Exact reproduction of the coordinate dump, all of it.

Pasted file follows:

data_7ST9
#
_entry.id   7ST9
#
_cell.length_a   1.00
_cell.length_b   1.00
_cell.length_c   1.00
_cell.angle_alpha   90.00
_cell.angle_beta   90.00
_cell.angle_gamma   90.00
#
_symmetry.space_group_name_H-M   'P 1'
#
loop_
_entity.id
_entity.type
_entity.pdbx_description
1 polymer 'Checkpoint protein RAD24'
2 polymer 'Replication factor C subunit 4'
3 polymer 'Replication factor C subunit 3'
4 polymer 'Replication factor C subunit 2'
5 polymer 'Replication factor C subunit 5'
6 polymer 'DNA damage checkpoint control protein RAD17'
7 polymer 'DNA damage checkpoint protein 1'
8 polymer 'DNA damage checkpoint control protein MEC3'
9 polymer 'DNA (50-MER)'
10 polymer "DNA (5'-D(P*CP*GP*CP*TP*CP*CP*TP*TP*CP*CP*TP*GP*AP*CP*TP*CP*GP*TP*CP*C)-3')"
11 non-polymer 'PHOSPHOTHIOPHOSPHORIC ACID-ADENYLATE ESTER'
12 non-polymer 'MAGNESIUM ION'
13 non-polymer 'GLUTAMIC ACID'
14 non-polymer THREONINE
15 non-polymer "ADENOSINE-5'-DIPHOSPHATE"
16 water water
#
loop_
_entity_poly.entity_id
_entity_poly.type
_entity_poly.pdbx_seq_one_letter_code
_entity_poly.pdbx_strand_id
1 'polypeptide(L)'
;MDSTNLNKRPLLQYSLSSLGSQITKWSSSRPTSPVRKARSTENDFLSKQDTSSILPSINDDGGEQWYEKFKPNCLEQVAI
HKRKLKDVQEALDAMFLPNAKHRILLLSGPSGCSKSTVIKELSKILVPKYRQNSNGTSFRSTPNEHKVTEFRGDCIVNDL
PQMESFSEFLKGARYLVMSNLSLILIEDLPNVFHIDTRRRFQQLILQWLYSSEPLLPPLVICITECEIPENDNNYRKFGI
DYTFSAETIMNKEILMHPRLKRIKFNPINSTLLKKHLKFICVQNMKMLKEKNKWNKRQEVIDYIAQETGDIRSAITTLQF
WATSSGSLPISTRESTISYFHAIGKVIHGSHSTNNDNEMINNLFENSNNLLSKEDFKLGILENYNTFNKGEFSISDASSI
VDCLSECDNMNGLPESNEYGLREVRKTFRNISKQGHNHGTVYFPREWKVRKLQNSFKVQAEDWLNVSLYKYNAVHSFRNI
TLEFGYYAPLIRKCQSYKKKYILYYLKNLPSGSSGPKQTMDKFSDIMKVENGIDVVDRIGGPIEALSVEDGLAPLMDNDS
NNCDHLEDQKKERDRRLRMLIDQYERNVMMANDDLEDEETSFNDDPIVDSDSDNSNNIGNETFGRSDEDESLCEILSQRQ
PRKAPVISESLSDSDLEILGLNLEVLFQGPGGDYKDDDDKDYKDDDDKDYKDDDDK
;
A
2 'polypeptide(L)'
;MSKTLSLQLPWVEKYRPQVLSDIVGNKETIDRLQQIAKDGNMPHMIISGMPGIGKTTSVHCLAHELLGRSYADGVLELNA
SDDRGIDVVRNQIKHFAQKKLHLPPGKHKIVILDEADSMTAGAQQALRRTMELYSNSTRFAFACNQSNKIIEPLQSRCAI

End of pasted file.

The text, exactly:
data_7ST9
#
_entry.id   7ST9
#
_cell.length_a   1.00
_cell.length_b   1.00
_cell.length_c   1.00
_cell.angle_alpha   90.00
_cell.angle_beta   90.00
_cell.angle_gamma   90.00
#
_symmetry.space_group_name_H-M   'P 1'
#
loop_
_entity.id
_entity.type
_entity.pdbx_description
1 polymer 'Checkpoint protein RAD24'
2 polymer 'Replication factor C subunit 4'
3 polymer 'Replication factor C subunit 3'
4 polymer 'Replication factor C subunit 2'
5 polymer 'Replication factor C subunit 5'
6 polymer 'DNA damage checkpoint control protein RAD17'
7 polymer 'DNA damage checkpoint protein 1'
8 polymer 'DNA damage checkpoint control protein MEC3'
9 polymer 'DNA (50-MER)'
10 polymer "DNA (5'-D(P*CP*GP*CP*TP*CP*CP*TP*TP*CP*CP*TP*GP*AP*CP*TP*CP*GP*TP*CP*C)-3')"
11 non-polymer 'PHOSPHOTHIOPHOSPHORIC ACID-ADENYLATE ESTER'
12 non-polymer 'MAGNESIUM ION'
13 non-polymer 'GLUTAMIC ACID'
14 non-polymer THREONINE
15 non-polymer "ADENOSINE-5'-DIPHOSPHATE"
16 water water
#
loop_
_entity_poly.entity_id
_entity_poly.type
_entity_poly.pdbx_seq_one_letter_code
_entity_poly.pdbx_strand_id
1 'polypeptide(L)'
;MDSTNLNKRPLLQYSLSSLGSQITKWSSSRPTSPVRKARSTENDFLSKQDTSSILPSINDDGGEQWYEKFKPNCLEQVAI
HKRKLKDVQEALDAMFLPNAKHRILLLSGPSGCSKSTVIKELSKILVPKYRQNSNGTSFRSTPNEHKVTEFRGDCIVNDL
PQMESFSEFLKGARYLVMSNLSLILIEDLPNVFHIDTRRRFQQLILQWLYSSEPLLPPLVICITECEIPENDNNYRKFGI
DYTFSAETIMNKEILMHPRLKRIKFNPINSTLLKKHLKFICVQNMKMLKEKNKWNKRQEVIDYIAQETGDIRSAITTLQF
WATSSGSLPISTRESTISYFHAIGKVIHGSHSTNNDNEMINNLFENSNNLLSKEDFKLGILENYNTFNKGEFSISDASSI
VDCLSECDNMNGLPESNEYGLREVRKTFRNISKQGHNHGTVYFPREWKVRKLQNSFKVQAEDWLNVSLYKYNAVHSFRNI
TLEFGYYAPLIRKCQSYKKKYILYYLKNLPSGSSGPKQTMDKFSDIMKVENGIDVVDRIGGPIEALSVEDGLAPLMDNDS
NNCDHLEDQKKERDRRLRMLIDQYERNVMMANDDLEDEETSFNDDPIVDSDSDNSNNIGNETFGRSDEDESLCEILSQRQ
PRKAPVISESLSDSDLEILGLNLEVLFQGPGGDYKDDDDKDYKDDDDKDYKDDDDK
;
A
2 'polypeptide(L)'
;MSKTLSLQLPWVEKYRPQVLSDIVGNKETIDRLQQIAKDGNMPHMIISGMPGIGKTTSVHCLAHELLGRSYADGVLELNA
SDDRGIDVVRNQIKHFAQKKLHLPPGKHKIVILDEADSMTAGAQQALRRTMELYSNSTRFAFACNQSNKIIEPLQSRCAI